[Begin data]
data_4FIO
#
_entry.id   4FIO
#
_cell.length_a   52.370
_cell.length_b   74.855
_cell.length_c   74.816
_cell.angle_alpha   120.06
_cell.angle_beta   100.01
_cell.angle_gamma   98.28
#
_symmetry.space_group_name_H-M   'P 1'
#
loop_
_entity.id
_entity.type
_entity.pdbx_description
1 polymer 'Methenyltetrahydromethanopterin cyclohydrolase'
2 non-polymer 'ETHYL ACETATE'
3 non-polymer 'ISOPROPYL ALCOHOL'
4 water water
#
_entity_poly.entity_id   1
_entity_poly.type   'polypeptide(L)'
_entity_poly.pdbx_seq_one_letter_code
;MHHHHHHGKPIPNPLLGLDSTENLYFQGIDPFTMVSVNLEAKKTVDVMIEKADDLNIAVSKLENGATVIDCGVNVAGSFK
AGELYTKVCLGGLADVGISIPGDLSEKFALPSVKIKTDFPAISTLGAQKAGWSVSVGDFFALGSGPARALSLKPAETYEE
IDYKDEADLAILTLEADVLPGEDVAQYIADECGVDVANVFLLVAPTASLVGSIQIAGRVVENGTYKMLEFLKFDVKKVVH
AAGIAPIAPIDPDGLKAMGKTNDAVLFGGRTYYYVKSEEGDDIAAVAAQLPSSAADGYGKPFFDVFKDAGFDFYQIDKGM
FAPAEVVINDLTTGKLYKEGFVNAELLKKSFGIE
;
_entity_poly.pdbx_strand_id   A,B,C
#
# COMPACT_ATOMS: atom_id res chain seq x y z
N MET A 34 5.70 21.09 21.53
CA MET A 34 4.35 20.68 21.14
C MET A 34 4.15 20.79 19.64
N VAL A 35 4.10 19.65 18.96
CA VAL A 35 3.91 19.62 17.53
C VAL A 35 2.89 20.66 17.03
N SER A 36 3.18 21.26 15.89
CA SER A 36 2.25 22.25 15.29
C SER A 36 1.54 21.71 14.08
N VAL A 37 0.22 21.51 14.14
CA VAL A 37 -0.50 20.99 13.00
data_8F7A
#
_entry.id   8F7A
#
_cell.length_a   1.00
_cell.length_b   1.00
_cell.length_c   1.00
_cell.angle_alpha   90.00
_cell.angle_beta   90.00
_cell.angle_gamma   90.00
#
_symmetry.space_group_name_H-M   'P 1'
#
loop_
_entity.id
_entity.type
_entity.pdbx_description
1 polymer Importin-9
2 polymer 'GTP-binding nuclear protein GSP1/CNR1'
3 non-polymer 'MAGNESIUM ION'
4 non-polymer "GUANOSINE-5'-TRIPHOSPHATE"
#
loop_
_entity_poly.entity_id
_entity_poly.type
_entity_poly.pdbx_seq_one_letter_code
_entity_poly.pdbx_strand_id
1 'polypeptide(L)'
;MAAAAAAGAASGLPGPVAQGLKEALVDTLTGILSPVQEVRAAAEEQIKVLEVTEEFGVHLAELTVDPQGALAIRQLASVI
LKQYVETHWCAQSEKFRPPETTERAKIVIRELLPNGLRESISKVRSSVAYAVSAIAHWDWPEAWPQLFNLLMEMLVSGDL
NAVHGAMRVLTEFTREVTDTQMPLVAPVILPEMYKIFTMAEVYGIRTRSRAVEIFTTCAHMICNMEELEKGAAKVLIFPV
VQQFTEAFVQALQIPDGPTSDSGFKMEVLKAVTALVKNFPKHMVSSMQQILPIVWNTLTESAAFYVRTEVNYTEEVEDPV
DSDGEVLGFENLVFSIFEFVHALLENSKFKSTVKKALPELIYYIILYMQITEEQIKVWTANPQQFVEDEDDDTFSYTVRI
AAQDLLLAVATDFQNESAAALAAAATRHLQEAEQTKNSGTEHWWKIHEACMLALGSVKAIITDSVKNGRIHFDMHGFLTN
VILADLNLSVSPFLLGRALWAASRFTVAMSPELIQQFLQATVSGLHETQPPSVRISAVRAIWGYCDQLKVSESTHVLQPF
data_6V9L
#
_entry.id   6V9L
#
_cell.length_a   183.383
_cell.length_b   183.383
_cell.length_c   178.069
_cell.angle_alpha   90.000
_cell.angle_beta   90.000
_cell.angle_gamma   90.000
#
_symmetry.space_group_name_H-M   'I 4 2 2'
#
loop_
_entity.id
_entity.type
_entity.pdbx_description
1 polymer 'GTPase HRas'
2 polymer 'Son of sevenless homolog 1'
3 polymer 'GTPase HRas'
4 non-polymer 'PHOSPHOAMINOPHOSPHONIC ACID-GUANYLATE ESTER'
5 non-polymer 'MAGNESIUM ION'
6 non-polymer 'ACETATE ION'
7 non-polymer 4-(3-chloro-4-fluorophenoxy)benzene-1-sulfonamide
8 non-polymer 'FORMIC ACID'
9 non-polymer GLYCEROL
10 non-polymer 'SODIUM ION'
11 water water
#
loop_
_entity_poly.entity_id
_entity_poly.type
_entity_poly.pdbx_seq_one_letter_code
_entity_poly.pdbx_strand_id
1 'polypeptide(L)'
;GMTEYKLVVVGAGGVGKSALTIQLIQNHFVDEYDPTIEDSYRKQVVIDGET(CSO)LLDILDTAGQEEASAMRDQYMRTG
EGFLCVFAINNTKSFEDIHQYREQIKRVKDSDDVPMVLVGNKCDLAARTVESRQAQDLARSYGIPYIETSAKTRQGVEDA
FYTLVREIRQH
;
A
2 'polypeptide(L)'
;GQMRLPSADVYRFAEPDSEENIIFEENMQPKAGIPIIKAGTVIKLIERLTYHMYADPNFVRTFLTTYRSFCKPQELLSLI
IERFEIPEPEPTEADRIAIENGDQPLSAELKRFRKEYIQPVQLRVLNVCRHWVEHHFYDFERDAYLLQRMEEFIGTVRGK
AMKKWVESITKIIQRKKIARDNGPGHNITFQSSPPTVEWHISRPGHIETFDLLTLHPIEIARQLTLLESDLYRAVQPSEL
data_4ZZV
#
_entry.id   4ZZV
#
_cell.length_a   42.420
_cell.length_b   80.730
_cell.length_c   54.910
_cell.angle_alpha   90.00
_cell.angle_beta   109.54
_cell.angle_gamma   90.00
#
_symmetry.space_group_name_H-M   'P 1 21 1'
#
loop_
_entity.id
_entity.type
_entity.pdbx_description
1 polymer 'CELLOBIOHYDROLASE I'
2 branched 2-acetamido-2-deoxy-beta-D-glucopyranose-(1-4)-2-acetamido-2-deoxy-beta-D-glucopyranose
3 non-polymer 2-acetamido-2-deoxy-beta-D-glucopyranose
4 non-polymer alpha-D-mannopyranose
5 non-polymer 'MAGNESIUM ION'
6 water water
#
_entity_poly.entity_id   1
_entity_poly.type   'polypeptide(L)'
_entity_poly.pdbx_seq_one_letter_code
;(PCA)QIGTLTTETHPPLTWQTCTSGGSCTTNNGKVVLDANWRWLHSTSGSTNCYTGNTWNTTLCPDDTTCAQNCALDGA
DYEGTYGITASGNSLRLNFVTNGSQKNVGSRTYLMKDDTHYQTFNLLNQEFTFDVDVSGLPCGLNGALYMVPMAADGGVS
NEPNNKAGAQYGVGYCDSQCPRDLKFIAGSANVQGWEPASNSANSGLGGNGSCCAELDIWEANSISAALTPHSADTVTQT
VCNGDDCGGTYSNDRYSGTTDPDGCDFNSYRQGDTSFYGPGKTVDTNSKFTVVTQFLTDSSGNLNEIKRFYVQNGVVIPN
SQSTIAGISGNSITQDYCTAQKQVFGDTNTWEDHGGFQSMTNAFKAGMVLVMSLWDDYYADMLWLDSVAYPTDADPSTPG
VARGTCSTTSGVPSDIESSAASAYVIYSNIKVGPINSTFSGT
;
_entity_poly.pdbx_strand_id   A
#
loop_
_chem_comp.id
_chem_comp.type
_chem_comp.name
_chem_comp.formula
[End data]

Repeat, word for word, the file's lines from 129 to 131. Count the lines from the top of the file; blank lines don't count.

_cell.length_a   42.420
_cell.length_b   80.730
_cell.length_c   54.910